The question posed by the recent terrorist attacks against the United States is to what extent are they symptomatic of more pervasive ideological and discoursive undercurrents in the Muslim world today?  Obviously, not all social or political frustrations lead to the use of terrorism, and while national liberation movements will often resort to the use of violence, the recent attacks had several distinctive aspects that set them apart from such movements.  The perpetrators of the recent attacks do not have a particular national character, and they do not seem to be acting on behalf of a specific ethnic group or nation.  In addition, there are no specific territorial claims or articulated political agenda presented by the perpetrators, and unlike the practice of national liberation movements, the terrorists are not keen about claiming responsibility for their acts in the context of making concrete demands.  While one can speculate that the terrorists’ list of grievances must include the persistent Israeli abuses against the Palestinians, the near daily attacks against Iraq, and the presence of American troops in the Gulf area, the fact remains that the attacks are not followed by a specific list of demands or even a set of articulated goals.  Furthermore, the latest terrorist attacks exhibit a rather profound sense of frustration and extreme despair, which was expressed by violence resembling acts of mass suicide rather than a struggle in order to achieve identifiable objectives.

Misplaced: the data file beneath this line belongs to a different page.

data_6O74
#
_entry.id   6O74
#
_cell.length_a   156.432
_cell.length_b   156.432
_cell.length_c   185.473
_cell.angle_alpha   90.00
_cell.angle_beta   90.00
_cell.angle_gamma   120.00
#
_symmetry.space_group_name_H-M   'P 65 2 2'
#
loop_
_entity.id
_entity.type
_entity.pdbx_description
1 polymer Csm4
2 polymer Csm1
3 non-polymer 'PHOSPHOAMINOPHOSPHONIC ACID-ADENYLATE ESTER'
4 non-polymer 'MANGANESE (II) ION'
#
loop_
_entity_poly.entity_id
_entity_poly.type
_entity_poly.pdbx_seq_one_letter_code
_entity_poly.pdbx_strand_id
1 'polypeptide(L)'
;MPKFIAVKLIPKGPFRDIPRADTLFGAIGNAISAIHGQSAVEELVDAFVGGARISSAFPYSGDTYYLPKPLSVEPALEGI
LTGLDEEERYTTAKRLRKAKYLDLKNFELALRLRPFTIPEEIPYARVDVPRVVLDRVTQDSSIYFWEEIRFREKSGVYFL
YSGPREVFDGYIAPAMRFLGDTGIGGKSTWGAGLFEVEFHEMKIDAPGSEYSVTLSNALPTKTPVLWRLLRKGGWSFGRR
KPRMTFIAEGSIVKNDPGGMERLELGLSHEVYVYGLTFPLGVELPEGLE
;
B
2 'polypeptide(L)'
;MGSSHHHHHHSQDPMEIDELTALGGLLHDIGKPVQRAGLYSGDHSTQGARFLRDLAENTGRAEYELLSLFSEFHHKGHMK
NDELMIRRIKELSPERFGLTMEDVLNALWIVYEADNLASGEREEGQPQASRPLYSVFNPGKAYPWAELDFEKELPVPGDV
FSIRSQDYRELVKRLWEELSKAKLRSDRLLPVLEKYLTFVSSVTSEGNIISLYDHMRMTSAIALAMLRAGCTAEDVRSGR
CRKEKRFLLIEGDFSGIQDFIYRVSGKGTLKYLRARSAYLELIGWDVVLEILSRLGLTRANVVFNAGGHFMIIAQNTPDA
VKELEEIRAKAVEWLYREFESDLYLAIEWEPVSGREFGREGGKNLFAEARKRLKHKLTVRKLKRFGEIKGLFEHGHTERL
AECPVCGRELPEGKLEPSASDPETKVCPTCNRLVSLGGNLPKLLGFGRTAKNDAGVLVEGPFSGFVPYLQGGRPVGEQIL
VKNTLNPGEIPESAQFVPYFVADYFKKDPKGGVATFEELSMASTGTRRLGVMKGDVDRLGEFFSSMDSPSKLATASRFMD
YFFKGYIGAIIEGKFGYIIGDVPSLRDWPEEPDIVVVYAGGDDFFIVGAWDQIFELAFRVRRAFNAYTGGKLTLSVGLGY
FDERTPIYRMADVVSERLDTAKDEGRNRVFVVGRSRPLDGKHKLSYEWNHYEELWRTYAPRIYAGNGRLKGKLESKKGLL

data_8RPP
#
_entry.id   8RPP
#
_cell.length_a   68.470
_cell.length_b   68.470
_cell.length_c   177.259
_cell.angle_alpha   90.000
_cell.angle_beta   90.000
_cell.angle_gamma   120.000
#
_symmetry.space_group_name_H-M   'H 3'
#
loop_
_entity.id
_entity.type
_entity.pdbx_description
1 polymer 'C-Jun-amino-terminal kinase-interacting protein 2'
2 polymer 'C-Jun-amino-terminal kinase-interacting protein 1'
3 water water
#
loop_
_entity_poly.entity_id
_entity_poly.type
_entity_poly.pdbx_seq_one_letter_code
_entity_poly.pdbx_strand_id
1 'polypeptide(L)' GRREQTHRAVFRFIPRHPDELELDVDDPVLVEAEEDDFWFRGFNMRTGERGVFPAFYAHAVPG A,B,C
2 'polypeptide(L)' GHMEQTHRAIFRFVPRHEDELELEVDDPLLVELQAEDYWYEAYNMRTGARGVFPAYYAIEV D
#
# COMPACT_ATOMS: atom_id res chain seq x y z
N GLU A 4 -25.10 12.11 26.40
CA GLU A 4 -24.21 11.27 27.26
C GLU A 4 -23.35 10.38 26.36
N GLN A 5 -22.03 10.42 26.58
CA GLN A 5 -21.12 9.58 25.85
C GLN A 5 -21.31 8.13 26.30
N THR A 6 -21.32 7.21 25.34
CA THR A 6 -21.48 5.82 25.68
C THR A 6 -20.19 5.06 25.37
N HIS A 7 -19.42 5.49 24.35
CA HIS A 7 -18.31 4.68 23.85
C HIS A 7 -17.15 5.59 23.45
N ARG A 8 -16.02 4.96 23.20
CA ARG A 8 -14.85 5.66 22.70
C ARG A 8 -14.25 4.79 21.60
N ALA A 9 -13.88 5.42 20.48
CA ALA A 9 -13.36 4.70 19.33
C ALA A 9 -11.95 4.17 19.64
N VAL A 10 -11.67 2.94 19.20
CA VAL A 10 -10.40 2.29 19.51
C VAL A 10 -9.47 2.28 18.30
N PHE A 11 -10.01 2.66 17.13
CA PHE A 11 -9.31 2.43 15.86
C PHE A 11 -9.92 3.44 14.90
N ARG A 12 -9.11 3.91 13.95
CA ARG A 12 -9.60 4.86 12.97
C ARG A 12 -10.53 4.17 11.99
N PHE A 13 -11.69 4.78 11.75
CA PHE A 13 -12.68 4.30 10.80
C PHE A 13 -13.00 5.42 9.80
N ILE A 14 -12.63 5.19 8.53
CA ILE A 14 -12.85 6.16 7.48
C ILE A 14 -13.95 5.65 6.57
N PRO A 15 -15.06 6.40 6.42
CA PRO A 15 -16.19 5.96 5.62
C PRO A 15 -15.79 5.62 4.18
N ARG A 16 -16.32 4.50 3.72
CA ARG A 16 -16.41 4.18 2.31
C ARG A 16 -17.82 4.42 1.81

Some commentators have tended to view the ideological underpinnings of the recent attacks as part of a civilizational conflict between the proponents of Western values and Islamic culture.  According to these commentators, the issue is not so much a problem of religious fundamentalism or politicized Islam, but a basic and essential conflict between competing visions of morality and ethical normative values.  In a sense, the violence is symptomatic of acts of resistance by one civilizational vision of the just life against another.  From this perspective, it is hardly surprising that the terrorists do not present a concrete set of demands, do not have specific territorial objectives, and are not even keen about taking responsibility for their attacks.  The point of these attacks is to strike at the symbols of Western civilization and to challenge its perceived hegemony in the hope that such acts would empower and reinvigorate the Islamic civilization.